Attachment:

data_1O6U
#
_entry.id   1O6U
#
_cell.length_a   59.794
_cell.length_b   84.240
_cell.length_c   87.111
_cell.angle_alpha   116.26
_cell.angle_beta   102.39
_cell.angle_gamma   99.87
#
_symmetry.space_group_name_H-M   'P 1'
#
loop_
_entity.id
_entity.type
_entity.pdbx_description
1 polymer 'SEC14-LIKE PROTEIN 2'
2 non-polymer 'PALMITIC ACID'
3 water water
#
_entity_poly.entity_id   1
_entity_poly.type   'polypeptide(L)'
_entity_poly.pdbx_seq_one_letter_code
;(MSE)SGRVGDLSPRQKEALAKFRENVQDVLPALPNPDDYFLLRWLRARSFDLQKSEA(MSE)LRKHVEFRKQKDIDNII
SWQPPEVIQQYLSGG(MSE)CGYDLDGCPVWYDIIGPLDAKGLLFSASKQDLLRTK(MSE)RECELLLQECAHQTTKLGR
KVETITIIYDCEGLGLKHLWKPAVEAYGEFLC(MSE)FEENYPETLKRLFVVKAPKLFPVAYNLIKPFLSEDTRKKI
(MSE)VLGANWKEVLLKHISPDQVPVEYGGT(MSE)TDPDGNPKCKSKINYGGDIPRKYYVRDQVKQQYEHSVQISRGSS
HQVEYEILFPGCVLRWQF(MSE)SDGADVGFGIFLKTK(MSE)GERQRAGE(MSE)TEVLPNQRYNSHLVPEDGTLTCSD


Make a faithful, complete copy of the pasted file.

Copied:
data_1O6U
#
_entry.id   1O6U
#
_cell.length_a   59.794
_cell.length_b   84.240
_cell.length_c   87.111
_cell.angle_alpha   116.26
_cell.angle_beta   102.39
_cell.angle_gamma   99.87
#
_symmetry.space_group_name_H-M   'P 1'
#
loop_
_entity.id
_entity.type
_entity.pdbx_description
1 polymer 'SEC14-LIKE PROTEIN 2'
2 non-polymer 'PALMITIC ACID'
3 water water
#
_entity_poly.entity_id   1
_entity_poly.type   'polypeptide(L)'
_entity_poly.pdbx_seq_one_letter_code
;(MSE)SGRVGDLSPRQKEALAKFRENVQDVLPALPNPDDYFLLRWLRARSFDLQKSEA(MSE)LRKHVEFRKQKDIDNII
SWQPPEVIQQYLSGG(MSE)CGYDLDGCPVWYDIIGPLDAKGLLFSASKQDLLRTK(MSE)RECELLLQECAHQTTKLGR
KVETITIIYDCEGLGLKHLWKPAVEAYGEFLC(MSE)FEENYPETLKRLFVVKAPKLFPVAYNLIKPFLSEDTRKKI
(MSE)VLGANWKEVLLKHISPDQVPVEYGGT(MSE)TDPDGNPKCKSKINYGGDIPRKYYVRDQVKQQYEHSVQISRGSS
HQVEYEILFPGCVLRWQF(MSE)SDGADVGFGIFLKTK(MSE)GERQRAGE(MSE)TEVLPNQRYNSHLVPEDGTLTCSD